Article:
Mary, by contrast, chose Jesus as the fixture of her devotion. His presence, words, and affirmation were the focus of her life. She had come to know Jesus as Lord, the resurrection and the life, and the One who practiced genuine righteousness and justice. He was not a pawn to be played in the game of life. In Him she had discovered life—life to the full. She was transformed by her devotion to Him. Jesus stated what Mary’s legacy would be.  

“‘Leave her alone,’ said Jesus. ‘Why are you bothering her? She has done a beautiful thing to me. The poor you will always have with you, and you can help them any time you want. But you will not always have me. She did what she could. She poured perfume on my body beforehand to prepare for my burial. Truly I tell you, wherever the gospel is preached throughout the world, what she has done will also be told, in memory of her,’” (Mark 14:6-9).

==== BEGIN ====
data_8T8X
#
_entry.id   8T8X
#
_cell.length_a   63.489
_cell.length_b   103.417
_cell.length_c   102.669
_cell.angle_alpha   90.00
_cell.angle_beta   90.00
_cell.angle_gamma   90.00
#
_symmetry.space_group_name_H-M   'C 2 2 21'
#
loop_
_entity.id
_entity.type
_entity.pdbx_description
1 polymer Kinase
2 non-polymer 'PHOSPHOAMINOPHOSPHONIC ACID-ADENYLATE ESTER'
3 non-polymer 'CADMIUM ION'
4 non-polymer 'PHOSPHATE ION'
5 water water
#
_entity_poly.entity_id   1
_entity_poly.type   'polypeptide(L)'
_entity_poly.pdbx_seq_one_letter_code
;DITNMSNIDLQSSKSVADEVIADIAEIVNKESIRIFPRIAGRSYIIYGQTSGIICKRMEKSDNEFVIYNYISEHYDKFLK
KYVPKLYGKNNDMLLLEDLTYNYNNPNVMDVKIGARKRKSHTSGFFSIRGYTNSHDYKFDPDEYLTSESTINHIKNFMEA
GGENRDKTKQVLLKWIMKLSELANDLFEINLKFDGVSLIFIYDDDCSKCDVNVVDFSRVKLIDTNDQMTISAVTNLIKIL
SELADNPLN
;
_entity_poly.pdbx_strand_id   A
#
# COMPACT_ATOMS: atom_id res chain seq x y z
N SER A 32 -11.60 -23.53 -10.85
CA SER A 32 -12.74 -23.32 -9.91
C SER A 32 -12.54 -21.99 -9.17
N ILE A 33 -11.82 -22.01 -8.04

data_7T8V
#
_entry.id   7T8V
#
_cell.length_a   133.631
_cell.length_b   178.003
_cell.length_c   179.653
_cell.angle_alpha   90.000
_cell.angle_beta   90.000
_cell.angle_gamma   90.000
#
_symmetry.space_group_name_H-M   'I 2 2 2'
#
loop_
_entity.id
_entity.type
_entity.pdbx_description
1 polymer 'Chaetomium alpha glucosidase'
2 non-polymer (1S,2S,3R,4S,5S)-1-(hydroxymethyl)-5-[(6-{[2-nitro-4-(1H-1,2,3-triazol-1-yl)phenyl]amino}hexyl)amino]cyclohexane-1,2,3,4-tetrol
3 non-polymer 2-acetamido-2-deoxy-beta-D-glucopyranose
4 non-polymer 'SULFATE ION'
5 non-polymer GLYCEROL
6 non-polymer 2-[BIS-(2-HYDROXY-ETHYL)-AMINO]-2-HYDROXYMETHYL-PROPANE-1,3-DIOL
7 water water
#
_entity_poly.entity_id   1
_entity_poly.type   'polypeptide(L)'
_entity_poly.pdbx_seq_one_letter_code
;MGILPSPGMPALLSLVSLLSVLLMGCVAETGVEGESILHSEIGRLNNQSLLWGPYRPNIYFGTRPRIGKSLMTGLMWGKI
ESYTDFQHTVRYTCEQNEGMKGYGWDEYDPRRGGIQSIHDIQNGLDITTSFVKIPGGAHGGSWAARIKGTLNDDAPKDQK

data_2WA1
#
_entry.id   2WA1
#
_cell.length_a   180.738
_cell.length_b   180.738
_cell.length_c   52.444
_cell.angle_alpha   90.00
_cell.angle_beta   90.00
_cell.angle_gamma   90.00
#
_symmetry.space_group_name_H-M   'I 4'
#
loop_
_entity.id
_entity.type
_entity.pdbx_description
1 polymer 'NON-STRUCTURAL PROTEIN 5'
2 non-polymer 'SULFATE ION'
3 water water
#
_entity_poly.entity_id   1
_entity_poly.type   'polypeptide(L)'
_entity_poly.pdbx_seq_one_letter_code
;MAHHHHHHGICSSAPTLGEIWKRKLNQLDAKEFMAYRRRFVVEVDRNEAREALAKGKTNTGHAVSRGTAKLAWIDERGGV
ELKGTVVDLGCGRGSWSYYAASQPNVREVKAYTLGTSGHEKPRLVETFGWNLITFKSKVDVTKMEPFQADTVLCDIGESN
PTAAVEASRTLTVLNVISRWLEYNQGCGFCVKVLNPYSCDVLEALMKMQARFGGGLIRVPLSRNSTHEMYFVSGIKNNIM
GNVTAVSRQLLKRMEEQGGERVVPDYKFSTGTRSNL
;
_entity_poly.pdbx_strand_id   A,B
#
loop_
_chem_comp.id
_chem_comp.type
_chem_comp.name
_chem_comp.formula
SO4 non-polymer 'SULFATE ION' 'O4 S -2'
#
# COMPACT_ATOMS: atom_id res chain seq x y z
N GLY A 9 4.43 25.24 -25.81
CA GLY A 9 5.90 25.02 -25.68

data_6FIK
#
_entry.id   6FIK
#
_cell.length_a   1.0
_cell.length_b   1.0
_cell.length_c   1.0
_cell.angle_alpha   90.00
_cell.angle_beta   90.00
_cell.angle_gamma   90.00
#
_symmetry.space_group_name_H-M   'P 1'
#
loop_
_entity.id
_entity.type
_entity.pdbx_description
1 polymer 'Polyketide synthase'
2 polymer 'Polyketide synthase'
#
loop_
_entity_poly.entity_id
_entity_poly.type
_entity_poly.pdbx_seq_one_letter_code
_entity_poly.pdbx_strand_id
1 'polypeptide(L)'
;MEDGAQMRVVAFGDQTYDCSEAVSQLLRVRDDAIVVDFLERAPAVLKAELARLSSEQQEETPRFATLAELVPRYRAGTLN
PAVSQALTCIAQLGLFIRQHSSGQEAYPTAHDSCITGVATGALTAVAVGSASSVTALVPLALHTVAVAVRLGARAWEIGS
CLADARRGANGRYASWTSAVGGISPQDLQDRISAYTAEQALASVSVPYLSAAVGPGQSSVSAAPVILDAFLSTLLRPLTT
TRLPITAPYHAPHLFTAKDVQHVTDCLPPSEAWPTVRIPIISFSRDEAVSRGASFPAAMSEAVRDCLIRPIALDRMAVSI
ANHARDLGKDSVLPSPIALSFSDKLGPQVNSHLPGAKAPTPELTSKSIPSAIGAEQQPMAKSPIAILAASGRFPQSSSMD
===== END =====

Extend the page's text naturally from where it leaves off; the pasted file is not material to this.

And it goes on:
Mary and Judas were with Jesus at the same time and place, but the outcomes and legacies of their lives could not be more different. Judas betrayed and sabotaged intimacy, all the while giving the facade of just reasoning. It literally and spiritually killed him. I do not want to be like Judas! It is by having the posture and attitudes of Mary that we will achieve purpose number one in our lives—to be intimate with Jesus and become more and more like Him in spirit and actions.   

Please prayerfully ponder how this applies to the moment of time we are in. First and foremost, Jesus is present with us. As we celebrate on Resurrection Sunday, He is risen and He is very present in the world, the church, and our lives and communities. We are surrounded by voices that compete with our Lord’s distinctive voice, agendas that are contrary to His divine agenda, and attitudes and actions that rival Jesus’ spotless character. Jesus is present, but so is Judas. Even the very elect can become convinced of what they think matters, what needs to be said, and what their time and others’ time should be focused on, even as they become more and more removed from being like Jesus.